With heavy opposition from lobbying groups that represent principals and superintendents, Indiana’s legislature adjourned April 22 without taking final action on a proposed New Voices bill.

Reps. Ed Clere and Ed DeLaney filed HB 1130 on Jan. 5, 2017. The bill was designed to protect both K-12 and college students as well as faculty advisers.

The House Education Committee unanimously passed the bill Feb. 16 on a 13-0 vote. At a Feb. 14 hearing, 13 speakers advocating for the student media — including students, teachers, administrators and the head of the Hoosier State Press Association, as well as the SPLC’s Frank LoMonte — testified in support of the measure. The committee made friendly clarifying amendments, protecting schools and colleges against legal liability for students’ speech, as well as adding “gratuitous profanity” as grounds for K-12 schools to remove or revise articles in student media. The House then passed the measure 88-4.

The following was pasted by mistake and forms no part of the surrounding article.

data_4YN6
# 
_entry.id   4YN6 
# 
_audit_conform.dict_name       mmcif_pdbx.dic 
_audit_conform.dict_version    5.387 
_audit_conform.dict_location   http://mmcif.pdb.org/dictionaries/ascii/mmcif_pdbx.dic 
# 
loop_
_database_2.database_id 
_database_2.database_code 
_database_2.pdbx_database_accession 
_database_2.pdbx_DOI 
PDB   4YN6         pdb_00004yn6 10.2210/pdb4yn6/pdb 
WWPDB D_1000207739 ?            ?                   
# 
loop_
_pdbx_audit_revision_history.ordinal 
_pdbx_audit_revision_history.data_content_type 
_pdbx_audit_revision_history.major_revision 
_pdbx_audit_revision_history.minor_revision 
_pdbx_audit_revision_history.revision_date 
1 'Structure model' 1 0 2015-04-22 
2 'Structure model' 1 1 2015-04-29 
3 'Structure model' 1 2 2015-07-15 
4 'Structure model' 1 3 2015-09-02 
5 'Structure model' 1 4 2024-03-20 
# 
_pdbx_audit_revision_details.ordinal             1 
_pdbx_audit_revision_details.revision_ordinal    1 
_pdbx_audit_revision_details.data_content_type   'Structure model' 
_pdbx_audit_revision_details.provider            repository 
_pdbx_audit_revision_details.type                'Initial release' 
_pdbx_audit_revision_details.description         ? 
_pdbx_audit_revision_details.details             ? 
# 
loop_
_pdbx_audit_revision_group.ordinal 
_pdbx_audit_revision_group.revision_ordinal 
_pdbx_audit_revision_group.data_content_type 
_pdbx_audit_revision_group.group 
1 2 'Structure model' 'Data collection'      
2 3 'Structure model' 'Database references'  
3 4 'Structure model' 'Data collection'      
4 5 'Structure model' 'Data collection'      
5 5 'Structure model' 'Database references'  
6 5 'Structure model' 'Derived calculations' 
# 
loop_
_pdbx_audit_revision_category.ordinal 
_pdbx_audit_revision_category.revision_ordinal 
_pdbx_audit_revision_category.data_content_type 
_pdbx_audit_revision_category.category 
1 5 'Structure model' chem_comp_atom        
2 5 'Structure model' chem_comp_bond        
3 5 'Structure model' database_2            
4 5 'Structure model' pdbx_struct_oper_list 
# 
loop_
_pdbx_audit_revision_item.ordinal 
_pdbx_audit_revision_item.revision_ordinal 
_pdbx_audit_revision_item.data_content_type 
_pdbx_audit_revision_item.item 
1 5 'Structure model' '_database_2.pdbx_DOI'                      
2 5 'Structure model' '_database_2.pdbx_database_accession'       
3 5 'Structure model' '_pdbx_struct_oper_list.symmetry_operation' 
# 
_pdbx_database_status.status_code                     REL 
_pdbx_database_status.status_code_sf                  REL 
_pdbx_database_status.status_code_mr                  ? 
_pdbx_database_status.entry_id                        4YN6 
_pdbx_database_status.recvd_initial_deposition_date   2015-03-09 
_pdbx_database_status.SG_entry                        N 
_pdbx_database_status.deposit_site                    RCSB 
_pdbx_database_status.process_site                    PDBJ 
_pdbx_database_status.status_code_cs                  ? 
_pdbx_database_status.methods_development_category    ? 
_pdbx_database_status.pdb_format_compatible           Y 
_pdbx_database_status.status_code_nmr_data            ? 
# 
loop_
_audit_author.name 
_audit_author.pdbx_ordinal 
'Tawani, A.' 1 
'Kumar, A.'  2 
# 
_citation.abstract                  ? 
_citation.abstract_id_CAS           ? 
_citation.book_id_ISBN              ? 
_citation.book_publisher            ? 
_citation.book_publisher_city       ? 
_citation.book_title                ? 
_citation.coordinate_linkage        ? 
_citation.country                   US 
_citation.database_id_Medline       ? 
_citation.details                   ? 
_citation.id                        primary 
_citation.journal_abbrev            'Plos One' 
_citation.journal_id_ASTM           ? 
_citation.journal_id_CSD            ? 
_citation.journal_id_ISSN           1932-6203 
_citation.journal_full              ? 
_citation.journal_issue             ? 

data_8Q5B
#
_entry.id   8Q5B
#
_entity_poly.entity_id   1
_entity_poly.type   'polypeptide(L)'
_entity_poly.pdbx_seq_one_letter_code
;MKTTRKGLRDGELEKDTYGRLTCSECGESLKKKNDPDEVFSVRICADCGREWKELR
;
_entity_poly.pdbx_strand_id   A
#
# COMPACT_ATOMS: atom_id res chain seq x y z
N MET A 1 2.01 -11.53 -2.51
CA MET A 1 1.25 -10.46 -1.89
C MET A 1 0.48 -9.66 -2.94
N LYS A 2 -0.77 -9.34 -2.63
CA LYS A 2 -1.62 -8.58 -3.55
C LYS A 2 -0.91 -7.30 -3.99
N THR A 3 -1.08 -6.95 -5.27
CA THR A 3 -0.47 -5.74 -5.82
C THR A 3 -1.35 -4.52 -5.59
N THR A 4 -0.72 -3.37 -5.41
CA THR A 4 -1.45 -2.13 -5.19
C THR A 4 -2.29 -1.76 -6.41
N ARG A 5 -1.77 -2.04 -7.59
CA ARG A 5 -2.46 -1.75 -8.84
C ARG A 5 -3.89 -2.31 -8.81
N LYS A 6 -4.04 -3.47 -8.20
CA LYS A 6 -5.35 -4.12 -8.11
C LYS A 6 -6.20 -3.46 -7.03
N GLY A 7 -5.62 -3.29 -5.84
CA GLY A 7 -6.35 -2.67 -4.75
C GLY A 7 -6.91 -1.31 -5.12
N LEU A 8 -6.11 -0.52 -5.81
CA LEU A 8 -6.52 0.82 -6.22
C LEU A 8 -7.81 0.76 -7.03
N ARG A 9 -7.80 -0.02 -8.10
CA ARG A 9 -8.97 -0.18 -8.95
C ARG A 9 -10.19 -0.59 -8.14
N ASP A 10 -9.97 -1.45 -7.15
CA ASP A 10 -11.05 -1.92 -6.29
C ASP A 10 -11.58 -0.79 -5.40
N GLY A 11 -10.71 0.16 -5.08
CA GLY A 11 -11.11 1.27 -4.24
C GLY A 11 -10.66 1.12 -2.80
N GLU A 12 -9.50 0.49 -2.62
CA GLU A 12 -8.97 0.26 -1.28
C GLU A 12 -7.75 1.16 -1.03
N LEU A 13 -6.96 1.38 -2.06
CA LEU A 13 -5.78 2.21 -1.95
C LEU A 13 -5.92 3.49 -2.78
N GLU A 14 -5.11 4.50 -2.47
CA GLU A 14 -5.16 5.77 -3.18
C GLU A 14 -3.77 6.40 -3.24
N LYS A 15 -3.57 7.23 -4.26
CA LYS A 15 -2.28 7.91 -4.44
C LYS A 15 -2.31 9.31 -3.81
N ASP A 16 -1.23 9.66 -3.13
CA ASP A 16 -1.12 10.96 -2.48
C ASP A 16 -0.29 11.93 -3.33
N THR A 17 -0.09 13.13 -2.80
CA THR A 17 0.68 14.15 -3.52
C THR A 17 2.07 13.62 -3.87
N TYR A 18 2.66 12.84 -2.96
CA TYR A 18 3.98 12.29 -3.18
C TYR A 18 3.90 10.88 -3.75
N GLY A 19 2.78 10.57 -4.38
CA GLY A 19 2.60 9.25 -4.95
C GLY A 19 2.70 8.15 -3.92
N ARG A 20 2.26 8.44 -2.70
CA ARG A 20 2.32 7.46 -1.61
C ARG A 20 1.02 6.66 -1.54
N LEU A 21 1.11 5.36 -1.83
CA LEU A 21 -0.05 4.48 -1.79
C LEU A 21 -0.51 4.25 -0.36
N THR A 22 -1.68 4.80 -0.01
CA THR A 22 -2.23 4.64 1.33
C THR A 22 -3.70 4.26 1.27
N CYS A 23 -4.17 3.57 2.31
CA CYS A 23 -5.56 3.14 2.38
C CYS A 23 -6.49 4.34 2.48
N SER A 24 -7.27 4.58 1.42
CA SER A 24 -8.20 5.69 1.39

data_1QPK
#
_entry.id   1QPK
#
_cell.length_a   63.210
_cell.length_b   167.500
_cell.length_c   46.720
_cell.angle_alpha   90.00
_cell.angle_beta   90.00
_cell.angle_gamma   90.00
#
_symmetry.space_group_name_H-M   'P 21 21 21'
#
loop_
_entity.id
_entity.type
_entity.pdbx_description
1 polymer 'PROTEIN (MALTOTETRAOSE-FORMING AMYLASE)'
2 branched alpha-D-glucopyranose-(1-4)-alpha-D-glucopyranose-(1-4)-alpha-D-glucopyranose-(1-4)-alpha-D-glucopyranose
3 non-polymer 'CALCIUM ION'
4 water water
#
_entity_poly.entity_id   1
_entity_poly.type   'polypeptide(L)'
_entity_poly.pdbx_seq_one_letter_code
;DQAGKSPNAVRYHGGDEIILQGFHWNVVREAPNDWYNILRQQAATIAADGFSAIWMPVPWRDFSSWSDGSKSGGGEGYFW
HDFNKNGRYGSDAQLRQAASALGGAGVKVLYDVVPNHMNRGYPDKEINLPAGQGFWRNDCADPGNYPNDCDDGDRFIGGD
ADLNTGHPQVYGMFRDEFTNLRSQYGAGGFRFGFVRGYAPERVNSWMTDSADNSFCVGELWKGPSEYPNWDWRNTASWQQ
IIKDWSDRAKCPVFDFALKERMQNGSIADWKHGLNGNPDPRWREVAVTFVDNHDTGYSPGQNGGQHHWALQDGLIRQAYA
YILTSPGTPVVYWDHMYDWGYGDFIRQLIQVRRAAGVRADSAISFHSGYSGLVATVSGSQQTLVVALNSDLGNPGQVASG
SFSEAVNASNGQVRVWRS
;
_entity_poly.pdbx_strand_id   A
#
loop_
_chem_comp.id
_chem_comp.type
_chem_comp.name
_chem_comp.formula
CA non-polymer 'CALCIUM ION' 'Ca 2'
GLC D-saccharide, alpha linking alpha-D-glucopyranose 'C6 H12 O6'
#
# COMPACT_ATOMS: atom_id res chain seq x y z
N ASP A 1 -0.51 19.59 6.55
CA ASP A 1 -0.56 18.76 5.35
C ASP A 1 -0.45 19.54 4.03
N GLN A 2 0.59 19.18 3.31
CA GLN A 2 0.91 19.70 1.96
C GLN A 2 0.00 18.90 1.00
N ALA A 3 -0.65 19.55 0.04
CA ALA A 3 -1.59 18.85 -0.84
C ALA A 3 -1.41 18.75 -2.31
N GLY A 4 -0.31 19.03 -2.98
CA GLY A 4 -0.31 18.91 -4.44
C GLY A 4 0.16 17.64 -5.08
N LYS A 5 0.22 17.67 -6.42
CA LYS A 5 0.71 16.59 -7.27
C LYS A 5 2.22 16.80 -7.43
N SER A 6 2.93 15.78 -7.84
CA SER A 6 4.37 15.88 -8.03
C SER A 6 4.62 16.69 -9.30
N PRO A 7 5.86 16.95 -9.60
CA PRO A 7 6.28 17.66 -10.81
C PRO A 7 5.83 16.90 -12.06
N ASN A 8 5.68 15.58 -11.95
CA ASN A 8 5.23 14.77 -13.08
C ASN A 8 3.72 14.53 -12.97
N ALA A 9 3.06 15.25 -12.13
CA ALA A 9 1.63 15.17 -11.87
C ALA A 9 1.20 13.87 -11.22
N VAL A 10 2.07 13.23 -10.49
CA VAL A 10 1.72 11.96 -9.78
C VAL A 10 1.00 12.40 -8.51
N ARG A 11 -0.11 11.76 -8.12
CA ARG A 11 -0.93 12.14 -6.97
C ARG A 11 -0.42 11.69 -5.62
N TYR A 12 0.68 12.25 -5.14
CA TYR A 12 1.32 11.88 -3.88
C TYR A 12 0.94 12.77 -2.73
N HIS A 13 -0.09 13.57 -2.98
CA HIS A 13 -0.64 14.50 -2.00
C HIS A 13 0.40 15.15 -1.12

The bill has received extensive media coverage from both college and professional outlets:

Students lobby for press freedom bill

The bill has picked up several endorsements, including the Valparaiso University Torch.

Despite a formidable grassroots effort under the leadership of Franklin College’s Diana Hadley, opponents succeeded in raising sufficient doubts to forestall a final vote in the Senate. The key setback came when Jennifer McCormick, the state superintendent of public instruction, made a last-minute decision to oppose the bill, which resulted in sponsors yanking it from the Senate calendar.

To get involved in New Voices of Indiana, contact Diana Hadley with the Indiana High School Press Association,, or Adam Maksl with the Indiana Collegiate Press Association, The campaign is on Facebook at